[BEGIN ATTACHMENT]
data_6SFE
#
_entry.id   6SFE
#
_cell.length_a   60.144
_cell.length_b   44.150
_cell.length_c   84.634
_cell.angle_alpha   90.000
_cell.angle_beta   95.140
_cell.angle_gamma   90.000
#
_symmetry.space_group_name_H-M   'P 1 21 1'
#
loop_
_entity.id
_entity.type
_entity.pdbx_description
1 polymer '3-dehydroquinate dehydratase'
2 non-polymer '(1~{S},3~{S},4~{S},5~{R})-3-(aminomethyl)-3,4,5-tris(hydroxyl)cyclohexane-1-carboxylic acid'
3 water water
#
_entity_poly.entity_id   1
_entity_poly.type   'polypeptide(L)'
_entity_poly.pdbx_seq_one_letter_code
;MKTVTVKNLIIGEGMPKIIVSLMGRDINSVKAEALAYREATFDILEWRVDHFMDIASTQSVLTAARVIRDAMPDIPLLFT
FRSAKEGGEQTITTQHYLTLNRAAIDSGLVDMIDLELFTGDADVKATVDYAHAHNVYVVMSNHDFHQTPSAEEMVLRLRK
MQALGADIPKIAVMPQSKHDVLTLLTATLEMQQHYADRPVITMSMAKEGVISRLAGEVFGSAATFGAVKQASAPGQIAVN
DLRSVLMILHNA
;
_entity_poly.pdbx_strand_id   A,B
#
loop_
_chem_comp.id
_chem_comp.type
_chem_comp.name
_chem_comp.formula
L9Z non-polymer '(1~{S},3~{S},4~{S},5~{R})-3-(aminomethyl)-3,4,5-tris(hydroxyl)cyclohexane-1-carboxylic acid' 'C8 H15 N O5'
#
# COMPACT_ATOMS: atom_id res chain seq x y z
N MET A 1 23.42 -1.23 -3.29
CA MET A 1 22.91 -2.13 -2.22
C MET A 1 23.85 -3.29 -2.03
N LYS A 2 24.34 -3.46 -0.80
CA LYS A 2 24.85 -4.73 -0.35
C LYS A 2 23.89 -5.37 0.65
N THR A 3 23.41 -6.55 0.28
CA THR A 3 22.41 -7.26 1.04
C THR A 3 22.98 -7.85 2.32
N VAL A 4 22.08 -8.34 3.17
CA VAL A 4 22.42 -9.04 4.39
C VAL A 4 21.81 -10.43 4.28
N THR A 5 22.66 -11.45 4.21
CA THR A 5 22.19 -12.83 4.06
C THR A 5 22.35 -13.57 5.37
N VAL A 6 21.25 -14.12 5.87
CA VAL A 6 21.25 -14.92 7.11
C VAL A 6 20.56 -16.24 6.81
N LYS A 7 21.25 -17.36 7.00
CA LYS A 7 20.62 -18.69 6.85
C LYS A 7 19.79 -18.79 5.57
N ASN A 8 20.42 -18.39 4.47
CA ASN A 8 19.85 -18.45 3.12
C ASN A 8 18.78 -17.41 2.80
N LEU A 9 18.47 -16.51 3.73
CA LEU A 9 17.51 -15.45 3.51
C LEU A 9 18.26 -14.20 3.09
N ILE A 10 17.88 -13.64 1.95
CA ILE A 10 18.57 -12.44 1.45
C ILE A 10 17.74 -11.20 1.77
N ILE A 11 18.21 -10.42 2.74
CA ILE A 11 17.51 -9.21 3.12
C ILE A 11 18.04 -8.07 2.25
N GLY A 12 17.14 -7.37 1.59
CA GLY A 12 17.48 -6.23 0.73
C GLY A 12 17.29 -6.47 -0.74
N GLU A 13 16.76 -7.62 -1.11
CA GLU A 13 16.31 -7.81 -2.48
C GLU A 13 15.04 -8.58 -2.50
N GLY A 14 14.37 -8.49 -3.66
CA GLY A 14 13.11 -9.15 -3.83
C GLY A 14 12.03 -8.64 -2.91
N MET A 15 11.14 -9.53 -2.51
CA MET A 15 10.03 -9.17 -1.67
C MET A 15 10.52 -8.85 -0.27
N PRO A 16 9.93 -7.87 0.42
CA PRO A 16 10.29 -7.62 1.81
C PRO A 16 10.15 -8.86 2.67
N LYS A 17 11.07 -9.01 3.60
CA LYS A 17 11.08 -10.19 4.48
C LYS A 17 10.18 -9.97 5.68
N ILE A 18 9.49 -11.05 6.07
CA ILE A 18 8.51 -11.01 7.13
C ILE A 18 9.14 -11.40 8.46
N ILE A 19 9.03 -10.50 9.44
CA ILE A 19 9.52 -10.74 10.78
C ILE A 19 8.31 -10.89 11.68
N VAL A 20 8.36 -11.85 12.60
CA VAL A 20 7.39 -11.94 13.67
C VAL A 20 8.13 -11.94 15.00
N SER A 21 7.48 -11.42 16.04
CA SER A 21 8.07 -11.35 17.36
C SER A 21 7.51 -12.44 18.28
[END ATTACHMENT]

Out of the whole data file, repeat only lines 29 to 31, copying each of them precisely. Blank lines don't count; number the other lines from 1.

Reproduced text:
;
_entity_poly.pdbx_strand_id   A,B
#